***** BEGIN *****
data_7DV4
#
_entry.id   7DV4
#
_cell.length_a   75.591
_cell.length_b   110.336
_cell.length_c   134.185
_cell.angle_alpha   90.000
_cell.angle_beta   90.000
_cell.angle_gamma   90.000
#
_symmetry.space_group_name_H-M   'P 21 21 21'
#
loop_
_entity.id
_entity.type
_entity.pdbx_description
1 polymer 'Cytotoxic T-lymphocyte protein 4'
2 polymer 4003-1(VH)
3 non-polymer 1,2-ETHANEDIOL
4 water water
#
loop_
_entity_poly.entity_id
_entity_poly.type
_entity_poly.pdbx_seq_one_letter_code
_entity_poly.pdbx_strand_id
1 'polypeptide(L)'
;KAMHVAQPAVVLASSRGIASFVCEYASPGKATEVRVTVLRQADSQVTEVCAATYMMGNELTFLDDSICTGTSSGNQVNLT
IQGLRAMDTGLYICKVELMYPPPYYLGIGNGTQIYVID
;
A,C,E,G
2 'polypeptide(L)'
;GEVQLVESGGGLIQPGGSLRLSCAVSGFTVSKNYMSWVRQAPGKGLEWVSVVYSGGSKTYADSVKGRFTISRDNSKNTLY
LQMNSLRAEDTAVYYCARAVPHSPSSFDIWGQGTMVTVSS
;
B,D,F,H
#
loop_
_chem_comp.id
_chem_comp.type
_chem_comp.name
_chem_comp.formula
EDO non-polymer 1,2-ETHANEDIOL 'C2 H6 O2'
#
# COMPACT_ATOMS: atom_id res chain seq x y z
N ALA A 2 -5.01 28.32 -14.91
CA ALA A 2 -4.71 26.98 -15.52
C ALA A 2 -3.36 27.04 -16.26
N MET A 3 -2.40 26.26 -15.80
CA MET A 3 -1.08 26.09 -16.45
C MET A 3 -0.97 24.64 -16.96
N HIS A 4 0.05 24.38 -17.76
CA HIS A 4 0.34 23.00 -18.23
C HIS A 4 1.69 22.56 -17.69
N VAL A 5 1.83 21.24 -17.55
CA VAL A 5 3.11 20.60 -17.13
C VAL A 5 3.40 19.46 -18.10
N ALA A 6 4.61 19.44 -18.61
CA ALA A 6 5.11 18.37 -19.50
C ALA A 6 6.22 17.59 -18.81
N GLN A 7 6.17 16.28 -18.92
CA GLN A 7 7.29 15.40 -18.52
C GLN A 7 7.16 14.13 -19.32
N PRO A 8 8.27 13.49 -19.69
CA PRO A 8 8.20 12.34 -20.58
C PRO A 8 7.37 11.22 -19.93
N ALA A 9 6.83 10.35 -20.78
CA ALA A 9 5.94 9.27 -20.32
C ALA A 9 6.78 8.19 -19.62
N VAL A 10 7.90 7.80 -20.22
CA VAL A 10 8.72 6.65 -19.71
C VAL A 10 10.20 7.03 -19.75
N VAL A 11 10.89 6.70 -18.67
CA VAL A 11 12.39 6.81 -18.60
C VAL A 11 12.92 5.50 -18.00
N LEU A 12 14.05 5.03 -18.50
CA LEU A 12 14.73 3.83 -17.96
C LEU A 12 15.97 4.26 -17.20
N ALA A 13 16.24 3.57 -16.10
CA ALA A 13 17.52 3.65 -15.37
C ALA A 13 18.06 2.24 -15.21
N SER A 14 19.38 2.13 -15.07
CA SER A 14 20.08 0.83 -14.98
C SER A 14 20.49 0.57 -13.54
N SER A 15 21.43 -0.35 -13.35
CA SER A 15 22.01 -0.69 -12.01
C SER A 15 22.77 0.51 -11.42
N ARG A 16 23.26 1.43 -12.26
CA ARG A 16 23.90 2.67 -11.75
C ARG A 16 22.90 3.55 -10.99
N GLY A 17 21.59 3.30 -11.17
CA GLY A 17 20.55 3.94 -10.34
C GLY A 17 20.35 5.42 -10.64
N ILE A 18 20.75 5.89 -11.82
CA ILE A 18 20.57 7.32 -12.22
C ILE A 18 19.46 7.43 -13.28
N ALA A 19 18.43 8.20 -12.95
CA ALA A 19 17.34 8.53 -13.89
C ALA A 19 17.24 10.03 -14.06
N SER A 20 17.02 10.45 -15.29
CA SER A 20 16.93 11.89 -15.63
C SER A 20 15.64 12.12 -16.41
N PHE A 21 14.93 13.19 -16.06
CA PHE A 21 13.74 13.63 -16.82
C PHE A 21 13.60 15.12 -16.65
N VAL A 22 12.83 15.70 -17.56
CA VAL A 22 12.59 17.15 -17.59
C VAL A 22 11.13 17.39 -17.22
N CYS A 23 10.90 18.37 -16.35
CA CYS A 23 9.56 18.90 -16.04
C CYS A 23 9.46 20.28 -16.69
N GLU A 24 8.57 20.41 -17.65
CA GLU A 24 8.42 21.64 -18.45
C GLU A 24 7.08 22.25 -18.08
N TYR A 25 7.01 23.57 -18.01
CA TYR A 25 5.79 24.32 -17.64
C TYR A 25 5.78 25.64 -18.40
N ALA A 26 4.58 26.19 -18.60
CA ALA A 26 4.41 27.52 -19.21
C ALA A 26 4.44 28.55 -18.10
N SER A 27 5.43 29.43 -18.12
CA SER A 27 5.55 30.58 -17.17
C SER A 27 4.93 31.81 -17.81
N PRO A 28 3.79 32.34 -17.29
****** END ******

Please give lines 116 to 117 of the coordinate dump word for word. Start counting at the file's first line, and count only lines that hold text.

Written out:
N TYR A 25 7.01 23.57 -18.01
CA TYR A 25 5.79 24.32 -17.64